Apart from violence, “America also has a racism problem” (Brooks1). African Americans as well as other minority groups continue tostruggle to triumph over racial differences, because the country haswidespread active racism towards minorities. This has resulted inwidespread disparity between how minorities and whites are treated.In specific, blacks have a higher likelihood to be arrested ascompared to whites. The higher rates of arrest derive from thepresumption that African Americans are more prone to engaging incrime, and that they are violent. As a result, during arrests ofsuspects, some police officers assume that when dealing with anAfrican American, he or she is likely to resist arrest. The outcomeis always an unjustified use of force by law enforcers.

In addition, police brutality exists due to the U.S. policingproblem. The country has a very large workforce that comprises of“some 18,000 separate state and local police departments and 73federal law enforcement agencies” (Brooks 1). The departments aremade up of “city police, state police, sheriff’s offices,university police, transport system police, and a range of otherspecial jurisdiction departments” (Brooks 1). Also, the departmentshave different rules, training programs and procedures of operation.This means that the American police force is not guided by a singlepolicy, and also police officers employed receive different trainingon how to deal with suspects. Research demonstrates that suchdifferences are likely to contribute towards police brutality (Brooks1). For instance, a city police unit’s training program does notinclude teaching the officers on how to handle mentally ill suspects,the law enforcers from the unit may be incapable of handling thesituation and act aggressively towards the suspect.

Attempts made to solve the Problem

Training reforms have introduced in many police units. The objectiveof the reforms is to train law enforcers on how to restrain suspectswithout using force (Kindy et al. 1). Also, realizing that policebrutality is perpetrated towards unarmed individuals who have mentalillness, law enforcement agencies realize the need to teach officerson how to handle such people. Another attempt has been theintroduction of “police-worn body cameras, surveillance cameras,cameras mounted on patrol cars” (Kindy et al. 1). The cameras areaimed at capturing any form of police brutality, which makes iteasier to convict law enforcers that use violence. The availabilityof video evidence has resulted in the firing of some officers, whileothers have been criminally charged.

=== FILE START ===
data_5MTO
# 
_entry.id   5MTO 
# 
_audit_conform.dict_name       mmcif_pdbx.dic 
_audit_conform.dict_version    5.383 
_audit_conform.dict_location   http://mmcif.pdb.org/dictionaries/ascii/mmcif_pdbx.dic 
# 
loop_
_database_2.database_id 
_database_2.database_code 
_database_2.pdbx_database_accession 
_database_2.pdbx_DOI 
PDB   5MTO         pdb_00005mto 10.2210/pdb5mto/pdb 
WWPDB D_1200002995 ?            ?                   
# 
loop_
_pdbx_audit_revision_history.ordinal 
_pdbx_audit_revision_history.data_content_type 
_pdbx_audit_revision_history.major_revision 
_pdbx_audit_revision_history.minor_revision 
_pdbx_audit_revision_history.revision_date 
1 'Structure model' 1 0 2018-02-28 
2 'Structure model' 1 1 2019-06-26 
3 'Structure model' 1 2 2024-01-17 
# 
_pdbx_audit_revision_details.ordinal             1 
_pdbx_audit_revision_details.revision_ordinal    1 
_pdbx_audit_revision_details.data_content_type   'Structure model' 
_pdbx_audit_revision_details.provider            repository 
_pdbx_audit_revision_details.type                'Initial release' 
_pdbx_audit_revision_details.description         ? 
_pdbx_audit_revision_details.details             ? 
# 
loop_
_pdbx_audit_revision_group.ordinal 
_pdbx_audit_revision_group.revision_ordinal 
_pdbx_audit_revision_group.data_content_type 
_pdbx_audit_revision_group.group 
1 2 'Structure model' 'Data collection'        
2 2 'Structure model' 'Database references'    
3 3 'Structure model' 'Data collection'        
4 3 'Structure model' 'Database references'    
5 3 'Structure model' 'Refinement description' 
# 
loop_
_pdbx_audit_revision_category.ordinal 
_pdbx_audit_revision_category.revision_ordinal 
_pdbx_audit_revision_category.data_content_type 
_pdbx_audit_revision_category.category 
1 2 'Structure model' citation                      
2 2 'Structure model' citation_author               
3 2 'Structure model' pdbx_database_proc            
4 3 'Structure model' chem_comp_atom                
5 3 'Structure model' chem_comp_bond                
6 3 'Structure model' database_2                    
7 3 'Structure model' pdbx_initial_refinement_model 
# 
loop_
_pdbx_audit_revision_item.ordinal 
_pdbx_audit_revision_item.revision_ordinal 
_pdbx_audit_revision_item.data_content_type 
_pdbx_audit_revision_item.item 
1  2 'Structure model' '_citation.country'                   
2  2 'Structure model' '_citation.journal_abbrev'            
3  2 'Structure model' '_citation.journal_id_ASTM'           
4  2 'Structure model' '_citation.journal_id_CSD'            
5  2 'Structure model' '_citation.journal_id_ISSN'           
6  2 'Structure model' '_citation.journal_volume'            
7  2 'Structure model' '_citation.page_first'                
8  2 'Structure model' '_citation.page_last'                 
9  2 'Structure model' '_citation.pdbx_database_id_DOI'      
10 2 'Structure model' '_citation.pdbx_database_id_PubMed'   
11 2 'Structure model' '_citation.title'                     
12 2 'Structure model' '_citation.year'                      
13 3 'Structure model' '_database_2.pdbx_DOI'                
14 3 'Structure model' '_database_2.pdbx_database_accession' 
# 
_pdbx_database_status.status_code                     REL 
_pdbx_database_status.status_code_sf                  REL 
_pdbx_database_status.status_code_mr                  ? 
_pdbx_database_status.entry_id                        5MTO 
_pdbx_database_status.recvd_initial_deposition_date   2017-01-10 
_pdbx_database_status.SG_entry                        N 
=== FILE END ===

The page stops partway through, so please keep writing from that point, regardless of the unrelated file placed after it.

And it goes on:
Why the Attempts have failed

The main reason why attempts to end police brutality have failed isdue to lack of public accountability by law enforcement departmentsand the criminal justice system. The Human Rights Watch (1)expresses concern that even when cases of police violence arereported, there is a constant failure by supervisors to investigateas well as punish the law enforcers that violate human rights.Calacal (1) further notes that even police violence is reported, itis possible for law enforcement departments to fail to punish theofficers. Even when reprimanded, the punishment is always minor.Cases that have made their way to courts have often been unsuccessfulbecause the jury ends up exonerating the brutal police officers fortheir crime. In addition, considering that law enforcers are legallyallowed to use force during arrests and when need arises, many takeadvantage of the law and use force even when unjustified. In mostcases, it is difficult to determine if the use of violence waswarranted, especially when there are no witnesses to support the useof police brutality.

Conclusion

Police brutality, which is the unjustified use of forcetowards suspects by law enforcers, is a common phenomenon in America.Many officers, in their line of duty, use force to make arrests. Thishas resulted in the killing of civilians, including those unarmed andthe mentally sick. Police brutality is as a result of the violence,racism and policing problem in the United States. Attempts such aspolice training reforms and use of cameras have been unsuccessful insolving the problem, due to lack of accountability by policedepartments and the criminal justice system.

Works Cited

Brooks, Rosa. America’s Police Problem is not Just About Police.Foreign Policy, 5 Jan. 2016. Web. 21 Nov. 2016.http://foreignpolicy.com/2016/01/05/americas-police-problem-isnt-just-about-police-guns-violence/

Calacal, Celisa. This is how many People Police have Killed so far in2016. Think Progress, 5 Jul. 2016. Web. 21 Nov. 2016.https://thinkprogress.org/this-is-how-many-people-police-have-killed-so-far-in-2016-7f1aec6b7098#.2n86vnrlm

Human Rights Watch. , 2016. Web. 21 Nov. 2016.https://www.hrw.org/legacy/about/initiatives/police.htm

Kindy, Kimberly., Lowery, Wesley., Rich, Steven., Tate, Julie andJenkins, Jennifer. Fatal Shootings by Police are up in the First SixMonths of 2016, Post Analysis Finds. The Washington Post, 7Jul. 2016. Web. 21 Nov. 2016.https://www.washingtonpost.com/national/fatal-shootings-by-police-surpass-2015s-rate/2016/07/07/81b708f2-3d42-11e6-84e8-1580c7db5275_story.html

Swaine, Jon., Laughland, Oliver and Lartey, Jamiles. Black AmericansKilled by Police Twice as Likely to be Unarmed as White People. TheGuardian, 1 Jun. 2015. Web. 21 Nov. 2016.https://www.theguardian.com/us-news/2015/jun/01/black-americans-killed-by-police-analysis